Sunday, August 29, 2010

Sharon paddles along the break wall, past a light marking the entrance to the Calumet channel.
     There's plenty of traffic on the Chicago coast during the summer months. We share the water with tour boats, yachts, motor boats, sail boats, fishing boats, coast guard vessels, jets skis and more. On a summer weekend, it can get pretty busy--and sometimes pretty scary.
     But there's one type of boat we're always happy to see: Great Lakes freighters. These monumental vessels remind us that Chicago owes its existence to the convenience of sending cargo by sea, and that its maritime role extends to this day.
     Today we paddled down toward the heavy industrial area on Chicago's far south side. While eating lunch at Calumet Park, we saw the Philip R. Clarke as she approached the Calumet River. We knew she was coming long before we saw her because her captain announced her arrival an hour in advance on channel 16, which we monitor any time we are near or crossing shipping channels. So we paddled out to a nearby buoy to watch her turn once to get into the channel, then a second time so she could back into the river.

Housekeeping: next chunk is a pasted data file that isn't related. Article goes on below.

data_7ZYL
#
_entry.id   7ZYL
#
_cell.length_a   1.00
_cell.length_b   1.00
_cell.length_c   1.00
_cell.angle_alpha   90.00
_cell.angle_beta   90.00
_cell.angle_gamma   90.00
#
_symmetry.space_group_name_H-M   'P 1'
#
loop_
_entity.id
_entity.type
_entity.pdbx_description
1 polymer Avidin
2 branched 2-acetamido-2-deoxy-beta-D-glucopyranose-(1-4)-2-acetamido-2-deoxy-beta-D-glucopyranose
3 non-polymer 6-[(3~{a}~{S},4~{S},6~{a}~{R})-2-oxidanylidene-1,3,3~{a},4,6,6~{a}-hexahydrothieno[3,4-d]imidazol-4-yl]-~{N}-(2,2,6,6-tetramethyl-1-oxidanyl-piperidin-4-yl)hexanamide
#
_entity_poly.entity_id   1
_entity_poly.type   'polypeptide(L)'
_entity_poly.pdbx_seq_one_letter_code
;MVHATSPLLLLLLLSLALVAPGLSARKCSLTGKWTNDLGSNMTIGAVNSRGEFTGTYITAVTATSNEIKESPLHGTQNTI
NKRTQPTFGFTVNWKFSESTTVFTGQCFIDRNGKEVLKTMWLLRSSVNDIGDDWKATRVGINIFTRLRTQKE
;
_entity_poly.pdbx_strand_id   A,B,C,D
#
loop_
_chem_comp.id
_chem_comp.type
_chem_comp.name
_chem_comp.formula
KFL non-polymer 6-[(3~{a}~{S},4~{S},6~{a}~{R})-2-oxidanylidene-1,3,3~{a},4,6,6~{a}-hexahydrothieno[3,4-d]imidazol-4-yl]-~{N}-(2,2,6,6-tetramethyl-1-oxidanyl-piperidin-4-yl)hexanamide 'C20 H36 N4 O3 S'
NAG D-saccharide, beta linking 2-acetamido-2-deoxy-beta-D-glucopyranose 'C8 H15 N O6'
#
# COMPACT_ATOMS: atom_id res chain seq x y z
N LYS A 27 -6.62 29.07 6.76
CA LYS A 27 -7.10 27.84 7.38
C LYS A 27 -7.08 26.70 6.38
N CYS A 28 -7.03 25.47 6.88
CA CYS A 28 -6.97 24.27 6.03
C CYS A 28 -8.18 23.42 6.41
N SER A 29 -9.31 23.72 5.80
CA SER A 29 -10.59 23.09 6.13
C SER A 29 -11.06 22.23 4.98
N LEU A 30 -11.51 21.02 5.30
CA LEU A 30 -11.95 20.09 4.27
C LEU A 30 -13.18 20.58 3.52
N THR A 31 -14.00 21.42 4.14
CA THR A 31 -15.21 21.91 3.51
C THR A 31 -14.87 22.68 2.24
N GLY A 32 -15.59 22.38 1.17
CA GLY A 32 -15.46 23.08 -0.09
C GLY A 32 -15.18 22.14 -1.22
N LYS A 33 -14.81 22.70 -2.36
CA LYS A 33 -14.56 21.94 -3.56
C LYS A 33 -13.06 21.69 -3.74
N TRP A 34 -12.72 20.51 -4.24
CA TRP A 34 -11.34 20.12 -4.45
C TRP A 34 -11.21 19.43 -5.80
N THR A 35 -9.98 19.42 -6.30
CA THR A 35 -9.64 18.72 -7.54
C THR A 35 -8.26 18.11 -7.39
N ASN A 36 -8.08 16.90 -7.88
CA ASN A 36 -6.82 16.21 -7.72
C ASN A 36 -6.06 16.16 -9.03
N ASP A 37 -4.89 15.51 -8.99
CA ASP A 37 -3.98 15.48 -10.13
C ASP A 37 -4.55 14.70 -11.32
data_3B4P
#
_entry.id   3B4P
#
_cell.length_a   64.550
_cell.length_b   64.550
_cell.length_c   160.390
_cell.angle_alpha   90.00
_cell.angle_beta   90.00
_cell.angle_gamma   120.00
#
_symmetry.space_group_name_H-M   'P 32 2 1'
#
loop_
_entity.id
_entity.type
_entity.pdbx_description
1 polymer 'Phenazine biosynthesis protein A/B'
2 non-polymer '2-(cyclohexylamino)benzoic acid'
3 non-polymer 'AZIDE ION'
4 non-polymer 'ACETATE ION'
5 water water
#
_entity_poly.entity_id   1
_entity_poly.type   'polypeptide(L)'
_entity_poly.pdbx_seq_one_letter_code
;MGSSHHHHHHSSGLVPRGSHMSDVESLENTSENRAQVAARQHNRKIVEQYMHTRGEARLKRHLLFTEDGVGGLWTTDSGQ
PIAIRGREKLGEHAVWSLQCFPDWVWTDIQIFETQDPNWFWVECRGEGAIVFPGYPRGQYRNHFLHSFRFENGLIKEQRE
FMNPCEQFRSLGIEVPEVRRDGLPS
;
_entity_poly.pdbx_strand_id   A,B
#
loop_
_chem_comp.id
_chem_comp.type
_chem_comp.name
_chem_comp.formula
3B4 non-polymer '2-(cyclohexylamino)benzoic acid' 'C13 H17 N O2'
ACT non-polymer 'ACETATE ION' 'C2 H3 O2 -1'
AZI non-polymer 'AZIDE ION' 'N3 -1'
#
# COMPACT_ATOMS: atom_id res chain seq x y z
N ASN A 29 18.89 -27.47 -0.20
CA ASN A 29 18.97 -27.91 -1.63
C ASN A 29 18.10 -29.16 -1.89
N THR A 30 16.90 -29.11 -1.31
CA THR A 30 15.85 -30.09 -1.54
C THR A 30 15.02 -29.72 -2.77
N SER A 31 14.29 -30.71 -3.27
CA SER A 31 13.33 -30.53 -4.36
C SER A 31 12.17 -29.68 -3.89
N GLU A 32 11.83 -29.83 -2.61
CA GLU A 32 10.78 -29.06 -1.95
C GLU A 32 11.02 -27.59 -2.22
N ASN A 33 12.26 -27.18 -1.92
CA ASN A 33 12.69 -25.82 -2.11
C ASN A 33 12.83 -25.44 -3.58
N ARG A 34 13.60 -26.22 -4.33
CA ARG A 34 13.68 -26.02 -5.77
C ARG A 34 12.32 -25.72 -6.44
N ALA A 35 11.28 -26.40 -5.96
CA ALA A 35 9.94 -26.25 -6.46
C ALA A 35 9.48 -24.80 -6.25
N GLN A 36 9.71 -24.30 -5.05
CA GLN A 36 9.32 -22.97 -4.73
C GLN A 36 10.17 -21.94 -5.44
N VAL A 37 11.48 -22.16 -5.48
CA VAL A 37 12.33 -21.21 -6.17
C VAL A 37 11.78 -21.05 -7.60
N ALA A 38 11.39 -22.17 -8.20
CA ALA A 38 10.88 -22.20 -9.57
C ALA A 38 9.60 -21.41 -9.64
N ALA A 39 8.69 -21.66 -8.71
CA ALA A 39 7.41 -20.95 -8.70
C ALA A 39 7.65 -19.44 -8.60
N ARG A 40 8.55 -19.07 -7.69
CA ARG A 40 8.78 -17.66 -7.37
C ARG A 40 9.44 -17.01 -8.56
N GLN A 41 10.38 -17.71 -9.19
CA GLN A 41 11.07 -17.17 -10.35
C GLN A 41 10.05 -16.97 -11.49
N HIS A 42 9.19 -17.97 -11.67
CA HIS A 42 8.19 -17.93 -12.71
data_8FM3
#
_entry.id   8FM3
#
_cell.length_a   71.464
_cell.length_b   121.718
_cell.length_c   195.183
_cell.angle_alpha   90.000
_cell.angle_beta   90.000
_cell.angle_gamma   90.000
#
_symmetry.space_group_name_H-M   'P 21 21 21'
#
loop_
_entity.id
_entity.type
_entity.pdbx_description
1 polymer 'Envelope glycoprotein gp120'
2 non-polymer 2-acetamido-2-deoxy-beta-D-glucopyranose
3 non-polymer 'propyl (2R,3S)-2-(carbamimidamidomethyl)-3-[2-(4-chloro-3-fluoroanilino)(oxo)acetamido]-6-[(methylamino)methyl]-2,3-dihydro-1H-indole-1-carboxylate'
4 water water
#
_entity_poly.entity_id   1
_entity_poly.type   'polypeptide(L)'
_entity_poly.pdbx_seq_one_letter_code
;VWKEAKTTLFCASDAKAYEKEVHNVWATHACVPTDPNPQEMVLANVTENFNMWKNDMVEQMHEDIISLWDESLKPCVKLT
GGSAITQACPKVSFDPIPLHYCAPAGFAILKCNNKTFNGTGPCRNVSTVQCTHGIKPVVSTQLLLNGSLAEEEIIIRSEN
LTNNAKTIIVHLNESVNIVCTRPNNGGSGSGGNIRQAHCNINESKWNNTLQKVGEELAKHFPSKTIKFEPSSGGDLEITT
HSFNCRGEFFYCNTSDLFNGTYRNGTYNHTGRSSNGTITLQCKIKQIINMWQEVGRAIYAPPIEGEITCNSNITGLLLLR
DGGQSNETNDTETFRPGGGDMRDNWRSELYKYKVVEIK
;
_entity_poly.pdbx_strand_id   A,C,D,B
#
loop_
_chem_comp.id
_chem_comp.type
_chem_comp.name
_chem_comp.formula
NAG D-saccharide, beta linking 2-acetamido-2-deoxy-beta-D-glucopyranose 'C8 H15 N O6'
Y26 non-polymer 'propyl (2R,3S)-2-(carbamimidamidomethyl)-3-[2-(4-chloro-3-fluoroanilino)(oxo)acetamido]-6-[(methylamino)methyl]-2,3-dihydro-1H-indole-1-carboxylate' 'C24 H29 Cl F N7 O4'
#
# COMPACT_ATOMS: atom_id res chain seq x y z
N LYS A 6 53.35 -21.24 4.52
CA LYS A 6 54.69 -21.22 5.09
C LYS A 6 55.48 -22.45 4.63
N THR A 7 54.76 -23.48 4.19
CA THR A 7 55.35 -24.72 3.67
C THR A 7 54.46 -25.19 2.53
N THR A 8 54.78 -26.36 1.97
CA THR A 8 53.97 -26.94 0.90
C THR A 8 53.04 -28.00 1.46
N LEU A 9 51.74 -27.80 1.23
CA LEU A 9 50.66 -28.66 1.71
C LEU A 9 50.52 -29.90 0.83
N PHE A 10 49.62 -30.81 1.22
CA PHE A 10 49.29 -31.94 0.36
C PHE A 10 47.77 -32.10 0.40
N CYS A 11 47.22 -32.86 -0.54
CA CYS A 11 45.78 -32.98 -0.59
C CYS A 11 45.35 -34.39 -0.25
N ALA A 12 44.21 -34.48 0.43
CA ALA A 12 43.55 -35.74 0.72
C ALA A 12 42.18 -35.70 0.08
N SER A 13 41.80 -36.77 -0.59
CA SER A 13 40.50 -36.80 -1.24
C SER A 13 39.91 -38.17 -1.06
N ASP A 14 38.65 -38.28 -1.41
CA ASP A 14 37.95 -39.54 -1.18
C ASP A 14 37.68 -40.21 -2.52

The Philip R. Clarke and the Avocet LV.

We stopped to take pictures, of course.

Alec brings out the serious camera.

The 767-foot freighter, capable of hauling more than 25,000 tons of cargo.
    These Great Lakes freighters command respect. They make all the little motor boats look ridiculous. They're predictable, they follow the nautical rules of the road, and they're just plain amazing. We think our kayaks, given a choice, would come back in another life as Great Lakes frieghters.


Anonymous said...

I enjoyed seeing your photos - and yes, those freighters are fun to see. Far better than jet skis!

Kayaks said...

Thanks for sharing your story. I love kayaking on the Great Lakes.